The power of activation metrics in business performance
Finally, the true leader of the pack emerges with correlation to business performance–retention and conversion. The data shows that median counts of users added were the same for users that churned versus ones that converted. The same phenomenon occurred with feature usage. The behavior remains for users and their likelihood of conversion, too.
In this particular example, we selected the five-day timebox in order to increase the velocity of experimentation.
Using this framework keeps your team from adding too much complexity to the process. The crucial thing to remember is that the best activation metrics are ones that the whole team can rally behind. Weighted scores are wonderful for data teams, but they’re challenging for everyone at a business to understand if they’re making a significant impact on that score.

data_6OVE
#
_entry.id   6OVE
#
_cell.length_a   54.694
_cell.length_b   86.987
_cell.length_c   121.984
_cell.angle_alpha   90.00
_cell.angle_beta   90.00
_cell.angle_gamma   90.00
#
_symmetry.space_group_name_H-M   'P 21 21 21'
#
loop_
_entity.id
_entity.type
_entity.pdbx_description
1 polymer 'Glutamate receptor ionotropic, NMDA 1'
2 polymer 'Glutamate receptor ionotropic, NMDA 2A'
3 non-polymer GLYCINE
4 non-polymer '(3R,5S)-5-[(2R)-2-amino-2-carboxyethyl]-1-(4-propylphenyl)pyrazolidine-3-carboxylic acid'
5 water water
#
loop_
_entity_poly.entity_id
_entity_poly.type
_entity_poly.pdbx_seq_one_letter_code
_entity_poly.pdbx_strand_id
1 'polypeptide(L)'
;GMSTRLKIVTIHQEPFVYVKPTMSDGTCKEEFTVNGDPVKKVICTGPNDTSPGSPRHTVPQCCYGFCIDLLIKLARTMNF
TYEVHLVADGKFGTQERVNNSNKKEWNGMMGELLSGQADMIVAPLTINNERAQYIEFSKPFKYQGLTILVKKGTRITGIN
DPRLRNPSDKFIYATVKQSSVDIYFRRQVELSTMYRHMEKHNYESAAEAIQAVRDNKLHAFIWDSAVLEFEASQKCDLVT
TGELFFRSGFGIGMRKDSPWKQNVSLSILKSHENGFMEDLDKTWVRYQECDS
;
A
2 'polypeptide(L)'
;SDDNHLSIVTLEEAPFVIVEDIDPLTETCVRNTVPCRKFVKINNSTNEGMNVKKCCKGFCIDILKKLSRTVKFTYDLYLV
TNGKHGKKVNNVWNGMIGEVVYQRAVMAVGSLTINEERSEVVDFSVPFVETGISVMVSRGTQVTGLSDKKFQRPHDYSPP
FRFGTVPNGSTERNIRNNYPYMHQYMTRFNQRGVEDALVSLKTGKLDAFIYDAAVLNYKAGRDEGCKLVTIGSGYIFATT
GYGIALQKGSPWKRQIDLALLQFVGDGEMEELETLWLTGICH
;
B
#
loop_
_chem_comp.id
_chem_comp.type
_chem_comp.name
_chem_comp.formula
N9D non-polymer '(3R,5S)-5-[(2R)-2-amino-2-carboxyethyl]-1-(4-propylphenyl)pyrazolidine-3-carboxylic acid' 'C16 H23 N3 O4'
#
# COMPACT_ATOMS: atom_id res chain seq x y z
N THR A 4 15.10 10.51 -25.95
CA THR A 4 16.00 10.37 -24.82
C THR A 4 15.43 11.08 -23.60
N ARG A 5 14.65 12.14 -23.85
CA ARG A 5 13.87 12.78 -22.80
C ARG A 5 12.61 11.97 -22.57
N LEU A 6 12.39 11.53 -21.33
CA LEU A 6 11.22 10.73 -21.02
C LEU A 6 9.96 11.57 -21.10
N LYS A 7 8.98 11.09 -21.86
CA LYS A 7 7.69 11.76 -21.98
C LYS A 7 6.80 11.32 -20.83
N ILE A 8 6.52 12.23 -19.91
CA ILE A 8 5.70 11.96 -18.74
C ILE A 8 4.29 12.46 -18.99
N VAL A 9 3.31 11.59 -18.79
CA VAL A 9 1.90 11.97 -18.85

This framework helps keep the team focused.When a metric is subjective, there’s always someone who wants to have another opinion, to explore another feature. With this framework, you can test those hypotheses pretty quickly.
What does a good user activation metric look like?
A positive increase in activation can make enormous ripples across the rest of your business. The key thing to recognize is that it represents true value to the user. The more you attract users, the activation rate will decrease until you find ways for them to discover value.
One of the largest variables that go into activation rate is whether or not the product is collaborative—meaning that users must have another user in the product in order to unlock value. For collaborative uses, we typically see “good” rates of activation around 20%. For single-user products, or ones where collaboration isn’t necessary to unlock value, rates are typically around 40%.